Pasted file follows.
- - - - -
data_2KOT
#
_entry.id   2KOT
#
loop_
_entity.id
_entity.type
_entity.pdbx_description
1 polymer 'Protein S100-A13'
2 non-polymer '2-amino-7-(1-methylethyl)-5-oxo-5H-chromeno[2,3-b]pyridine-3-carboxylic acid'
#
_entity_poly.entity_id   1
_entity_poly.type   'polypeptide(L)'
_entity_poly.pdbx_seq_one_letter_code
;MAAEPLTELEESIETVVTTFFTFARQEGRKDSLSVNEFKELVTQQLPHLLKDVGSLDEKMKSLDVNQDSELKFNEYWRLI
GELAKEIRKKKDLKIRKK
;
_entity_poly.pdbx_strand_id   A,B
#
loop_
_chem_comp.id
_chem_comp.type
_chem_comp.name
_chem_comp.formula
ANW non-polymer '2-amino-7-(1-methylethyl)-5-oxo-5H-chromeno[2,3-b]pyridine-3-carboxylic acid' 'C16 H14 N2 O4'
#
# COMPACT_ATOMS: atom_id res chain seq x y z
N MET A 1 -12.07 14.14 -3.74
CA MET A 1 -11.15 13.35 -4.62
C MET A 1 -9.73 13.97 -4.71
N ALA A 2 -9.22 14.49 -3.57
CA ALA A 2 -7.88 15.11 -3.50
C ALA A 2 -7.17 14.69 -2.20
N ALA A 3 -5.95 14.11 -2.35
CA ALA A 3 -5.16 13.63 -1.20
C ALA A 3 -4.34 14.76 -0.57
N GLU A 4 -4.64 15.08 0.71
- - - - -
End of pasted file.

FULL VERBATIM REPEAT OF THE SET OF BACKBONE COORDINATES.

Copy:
data_2KOT
#
_entry.id   2KOT
#
loop_
_entity.id
_entity.type
_entity.pdbx_description
1 polymer 'Protein S100-A13'
2 non-polymer '2-amino-7-(1-methylethyl)-5-oxo-5H-chromeno[2,3-b]pyridine-3-carboxylic acid'
#
_entity_poly.entity_id   1
_entity_poly.type   'polypeptide(L)'
_entity_poly.pdbx_seq_one_letter_code
;MAAEPLTELEESIETVVTTFFTFARQEGRKDSLSVNEFKELVTQQLPHLLKDVGSLDEKMKSLDVNQDSELKFNEYWRLI
GELAKEIRKKKDLKIRKK
;
_entity_poly.pdbx_strand_id   A,B
#
loop_
_chem_comp.id
_chem_comp.type
_chem_comp.name
_chem_comp.formula
ANW non-polymer '2-amino-7-(1-methylethyl)-5-oxo-5H-chromeno[2,3-b]pyridine-3-carboxylic acid' 'C16 H14 N2 O4'
#
# COMPACT_ATOMS: atom_id res chain seq x y z
N MET A 1 -12.07 14.14 -3.74
CA MET A 1 -11.15 13.35 -4.62
C MET A 1 -9.73 13.97 -4.71
N ALA A 2 -9.22 14.49 -3.57
CA ALA A 2 -7.88 15.11 -3.50
C ALA A 2 -7.17 14.69 -2.20
N ALA A 3 -5.95 14.11 -2.35
CA ALA A 3 -5.16 13.63 -1.20
C ALA A 3 -4.34 14.76 -0.57
N GLU A 4 -4.64 15.08 0.71